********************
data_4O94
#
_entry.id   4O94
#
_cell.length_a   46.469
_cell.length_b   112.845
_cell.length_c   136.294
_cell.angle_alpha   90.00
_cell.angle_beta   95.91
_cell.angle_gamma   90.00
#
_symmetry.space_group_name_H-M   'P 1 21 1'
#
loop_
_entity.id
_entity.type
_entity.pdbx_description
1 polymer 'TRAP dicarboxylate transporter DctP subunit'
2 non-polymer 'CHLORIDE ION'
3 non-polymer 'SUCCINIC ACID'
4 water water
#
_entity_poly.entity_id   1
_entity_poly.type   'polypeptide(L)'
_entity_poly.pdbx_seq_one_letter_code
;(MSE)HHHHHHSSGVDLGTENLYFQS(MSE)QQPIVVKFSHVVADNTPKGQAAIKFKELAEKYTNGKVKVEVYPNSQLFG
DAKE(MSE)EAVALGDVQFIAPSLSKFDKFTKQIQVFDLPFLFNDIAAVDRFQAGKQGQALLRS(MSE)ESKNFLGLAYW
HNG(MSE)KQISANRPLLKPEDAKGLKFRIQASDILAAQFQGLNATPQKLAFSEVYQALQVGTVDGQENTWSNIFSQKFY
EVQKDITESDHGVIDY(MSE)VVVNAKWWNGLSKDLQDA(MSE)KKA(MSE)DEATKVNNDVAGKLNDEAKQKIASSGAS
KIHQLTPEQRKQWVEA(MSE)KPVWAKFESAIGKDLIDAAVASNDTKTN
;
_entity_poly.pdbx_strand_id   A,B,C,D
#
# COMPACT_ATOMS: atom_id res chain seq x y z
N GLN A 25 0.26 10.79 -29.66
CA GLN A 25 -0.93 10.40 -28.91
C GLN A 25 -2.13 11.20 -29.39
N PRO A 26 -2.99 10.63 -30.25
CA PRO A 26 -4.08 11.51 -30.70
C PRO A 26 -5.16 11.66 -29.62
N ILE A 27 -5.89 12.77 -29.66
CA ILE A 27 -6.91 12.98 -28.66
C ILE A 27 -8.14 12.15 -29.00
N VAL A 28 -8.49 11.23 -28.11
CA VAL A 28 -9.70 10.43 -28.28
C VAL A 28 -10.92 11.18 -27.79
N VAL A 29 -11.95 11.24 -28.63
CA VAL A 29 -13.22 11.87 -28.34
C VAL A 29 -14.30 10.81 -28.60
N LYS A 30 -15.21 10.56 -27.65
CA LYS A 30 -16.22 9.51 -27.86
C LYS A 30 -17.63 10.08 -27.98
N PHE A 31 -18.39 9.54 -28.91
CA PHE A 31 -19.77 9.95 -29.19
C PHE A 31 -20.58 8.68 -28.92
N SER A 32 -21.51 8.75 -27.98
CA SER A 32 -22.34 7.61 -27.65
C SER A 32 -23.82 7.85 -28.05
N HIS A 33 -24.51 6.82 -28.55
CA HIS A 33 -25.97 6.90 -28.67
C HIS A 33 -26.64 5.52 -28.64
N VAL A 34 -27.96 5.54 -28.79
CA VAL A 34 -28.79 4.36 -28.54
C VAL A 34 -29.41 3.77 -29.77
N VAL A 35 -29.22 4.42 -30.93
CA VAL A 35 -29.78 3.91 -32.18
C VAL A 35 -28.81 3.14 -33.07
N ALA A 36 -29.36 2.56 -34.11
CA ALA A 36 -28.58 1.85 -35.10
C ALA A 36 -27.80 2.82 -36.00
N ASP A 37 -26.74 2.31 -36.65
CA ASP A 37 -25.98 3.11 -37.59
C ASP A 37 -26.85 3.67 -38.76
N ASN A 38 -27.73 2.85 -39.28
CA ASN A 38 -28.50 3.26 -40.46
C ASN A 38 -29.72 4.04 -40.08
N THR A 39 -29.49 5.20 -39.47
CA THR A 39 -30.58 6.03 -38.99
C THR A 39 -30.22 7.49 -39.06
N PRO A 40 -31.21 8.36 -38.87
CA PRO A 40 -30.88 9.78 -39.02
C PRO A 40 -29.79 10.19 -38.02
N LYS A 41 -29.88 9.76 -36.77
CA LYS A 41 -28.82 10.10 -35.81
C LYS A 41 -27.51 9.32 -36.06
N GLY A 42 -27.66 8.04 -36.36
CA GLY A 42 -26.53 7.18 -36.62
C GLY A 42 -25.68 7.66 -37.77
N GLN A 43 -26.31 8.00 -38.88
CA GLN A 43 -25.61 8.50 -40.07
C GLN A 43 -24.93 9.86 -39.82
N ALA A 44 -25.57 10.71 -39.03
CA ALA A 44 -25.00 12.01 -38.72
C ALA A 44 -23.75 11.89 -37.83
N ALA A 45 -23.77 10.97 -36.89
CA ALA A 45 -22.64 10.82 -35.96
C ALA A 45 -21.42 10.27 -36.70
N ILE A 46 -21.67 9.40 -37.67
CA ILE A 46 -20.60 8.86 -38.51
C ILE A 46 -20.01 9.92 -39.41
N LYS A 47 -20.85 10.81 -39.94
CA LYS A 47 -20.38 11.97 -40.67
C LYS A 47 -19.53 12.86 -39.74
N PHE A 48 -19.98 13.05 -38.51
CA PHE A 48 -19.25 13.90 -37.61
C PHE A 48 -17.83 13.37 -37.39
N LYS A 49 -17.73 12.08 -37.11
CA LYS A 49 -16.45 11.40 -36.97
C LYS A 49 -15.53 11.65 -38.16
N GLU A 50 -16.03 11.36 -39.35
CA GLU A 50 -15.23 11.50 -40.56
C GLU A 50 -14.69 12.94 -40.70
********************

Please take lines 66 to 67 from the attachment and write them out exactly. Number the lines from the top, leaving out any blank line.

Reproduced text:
CA VAL A 35 -29.78 3.91 -32.18
C VAL A 35 -28.81 3.14 -33.07